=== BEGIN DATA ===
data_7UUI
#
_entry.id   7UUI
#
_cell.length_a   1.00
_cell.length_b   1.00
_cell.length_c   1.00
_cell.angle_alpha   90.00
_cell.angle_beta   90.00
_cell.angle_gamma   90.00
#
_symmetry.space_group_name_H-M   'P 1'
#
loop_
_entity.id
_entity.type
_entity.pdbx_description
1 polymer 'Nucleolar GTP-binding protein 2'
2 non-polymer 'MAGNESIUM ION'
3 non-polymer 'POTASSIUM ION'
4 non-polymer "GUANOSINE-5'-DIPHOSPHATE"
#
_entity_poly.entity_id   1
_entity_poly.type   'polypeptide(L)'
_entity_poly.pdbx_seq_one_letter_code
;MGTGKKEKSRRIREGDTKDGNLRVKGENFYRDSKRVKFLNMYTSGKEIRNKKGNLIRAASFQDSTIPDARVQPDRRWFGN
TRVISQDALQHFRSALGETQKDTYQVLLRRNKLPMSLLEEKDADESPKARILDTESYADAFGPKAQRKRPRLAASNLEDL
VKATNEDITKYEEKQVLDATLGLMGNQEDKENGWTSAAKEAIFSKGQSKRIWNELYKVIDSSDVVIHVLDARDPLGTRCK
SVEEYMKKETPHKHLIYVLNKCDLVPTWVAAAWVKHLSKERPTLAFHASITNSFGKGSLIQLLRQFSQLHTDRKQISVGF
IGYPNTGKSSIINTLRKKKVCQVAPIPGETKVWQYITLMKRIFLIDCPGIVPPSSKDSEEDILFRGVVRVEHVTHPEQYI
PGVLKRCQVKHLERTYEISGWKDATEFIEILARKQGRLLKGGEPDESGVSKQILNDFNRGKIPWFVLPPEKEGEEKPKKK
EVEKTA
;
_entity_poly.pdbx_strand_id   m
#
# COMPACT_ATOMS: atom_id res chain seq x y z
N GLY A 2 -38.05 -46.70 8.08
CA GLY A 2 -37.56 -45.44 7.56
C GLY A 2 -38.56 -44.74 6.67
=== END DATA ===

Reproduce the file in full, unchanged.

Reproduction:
data_7UUI
#
_entry.id   7UUI
#
_cell.length_a   1.00
_cell.length_b   1.00
_cell.length_c   1.00
_cell.angle_alpha   90.00
_cell.angle_beta   90.00
_cell.angle_gamma   90.00
#
_symmetry.space_group_name_H-M   'P 1'
#
loop_
_entity.id
_entity.type
_entity.pdbx_description
1 polymer 'Nucleolar GTP-binding protein 2'
2 non-polymer 'MAGNESIUM ION'
3 non-polymer 'POTASSIUM ION'
4 non-polymer "GUANOSINE-5'-DIPHOSPHATE"
#
_entity_poly.entity_id   1
_entity_poly.type   'polypeptide(L)'
_entity_poly.pdbx_seq_one_letter_code
;MGTGKKEKSRRIREGDTKDGNLRVKGENFYRDSKRVKFLNMYTSGKEIRNKKGNLIRAASFQDSTIPDARVQPDRRWFGN
TRVISQDALQHFRSALGETQKDTYQVLLRRNKLPMSLLEEKDADESPKARILDTESYADAFGPKAQRKRPRLAASNLEDL
VKATNEDITKYEEKQVLDATLGLMGNQEDKENGWTSAAKEAIFSKGQSKRIWNELYKVIDSSDVVIHVLDARDPLGTRCK
SVEEYMKKETPHKHLIYVLNKCDLVPTWVAAAWVKHLSKERPTLAFHASITNSFGKGSLIQLLRQFSQLHTDRKQISVGF
IGYPNTGKSSIINTLRKKKVCQVAPIPGETKVWQYITLMKRIFLIDCPGIVPPSSKDSEEDILFRGVVRVEHVTHPEQYI
PGVLKRCQVKHLERTYEISGWKDATEFIEILARKQGRLLKGGEPDESGVSKQILNDFNRGKIPWFVLPPEKEGEEKPKKK
EVEKTA
;
_entity_poly.pdbx_strand_id   m
#
# COMPACT_ATOMS: atom_id res chain seq x y z
N GLY A 2 -38.05 -46.70 8.08
CA GLY A 2 -37.56 -45.44 7.56
C GLY A 2 -38.56 -44.74 6.67